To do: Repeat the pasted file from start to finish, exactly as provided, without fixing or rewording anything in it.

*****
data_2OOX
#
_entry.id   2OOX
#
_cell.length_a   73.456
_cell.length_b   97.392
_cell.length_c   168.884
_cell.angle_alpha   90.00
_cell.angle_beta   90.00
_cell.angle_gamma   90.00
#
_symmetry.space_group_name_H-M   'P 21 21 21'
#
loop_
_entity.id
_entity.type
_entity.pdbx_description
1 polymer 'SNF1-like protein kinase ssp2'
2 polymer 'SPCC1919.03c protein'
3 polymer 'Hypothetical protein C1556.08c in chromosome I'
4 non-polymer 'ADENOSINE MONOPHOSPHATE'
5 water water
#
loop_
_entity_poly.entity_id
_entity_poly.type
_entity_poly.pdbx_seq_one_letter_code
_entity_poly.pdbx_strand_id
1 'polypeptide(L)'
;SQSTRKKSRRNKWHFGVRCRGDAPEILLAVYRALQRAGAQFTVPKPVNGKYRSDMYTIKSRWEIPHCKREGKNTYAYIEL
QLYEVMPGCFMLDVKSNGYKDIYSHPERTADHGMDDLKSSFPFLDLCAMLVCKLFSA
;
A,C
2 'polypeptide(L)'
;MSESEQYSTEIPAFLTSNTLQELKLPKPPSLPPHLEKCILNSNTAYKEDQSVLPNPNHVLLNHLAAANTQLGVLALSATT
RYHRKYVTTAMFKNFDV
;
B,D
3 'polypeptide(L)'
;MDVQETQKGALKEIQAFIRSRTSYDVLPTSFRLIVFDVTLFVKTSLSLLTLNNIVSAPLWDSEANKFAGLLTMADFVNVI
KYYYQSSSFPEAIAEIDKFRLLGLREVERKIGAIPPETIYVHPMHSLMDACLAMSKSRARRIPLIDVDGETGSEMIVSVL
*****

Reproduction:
data_2OOX
#
_entry.id   2OOX
#
_cell.length_a   73.456
_cell.length_b   97.392
_cell.length_c   168.884
_cell.angle_alpha   90.00
_cell.angle_beta   90.00
_cell.angle_gamma   90.00
#
_symmetry.space_group_name_H-M   'P 21 21 21'
#
loop_
_entity.id
_entity.type
_entity.pdbx_description
1 polymer 'SNF1-like protein kinase ssp2'
2 polymer 'SPCC1919.03c protein'
3 polymer 'Hypothetical protein C1556.08c in chromosome I'
4 non-polymer 'ADENOSINE MONOPHOSPHATE'
5 water water
#
loop_
_entity_poly.entity_id
_entity_poly.type
_entity_poly.pdbx_seq_one_letter_code
_entity_poly.pdbx_strand_id
1 'polypeptide(L)'
;SQSTRKKSRRNKWHFGVRCRGDAPEILLAVYRALQRAGAQFTVPKPVNGKYRSDMYTIKSRWEIPHCKREGKNTYAYIEL
QLYEVMPGCFMLDVKSNGYKDIYSHPERTADHGMDDLKSSFPFLDLCAMLVCKLFSA
;
A,C
2 'polypeptide(L)'
;MSESEQYSTEIPAFLTSNTLQELKLPKPPSLPPHLEKCILNSNTAYKEDQSVLPNPNHVLLNHLAAANTQLGVLALSATT
RYHRKYVTTAMFKNFDV
;
B,D
3 'polypeptide(L)'
;MDVQETQKGALKEIQAFIRSRTSYDVLPTSFRLIVFDVTLFVKTSLSLLTLNNIVSAPLWDSEANKFAGLLTMADFVNVI
KYYYQSSSFPEAIAEIDKFRLLGLREVERKIGAIPPETIYVHPMHSLMDACLAMSKSRARRIPLIDVDGETGSEMIVSVL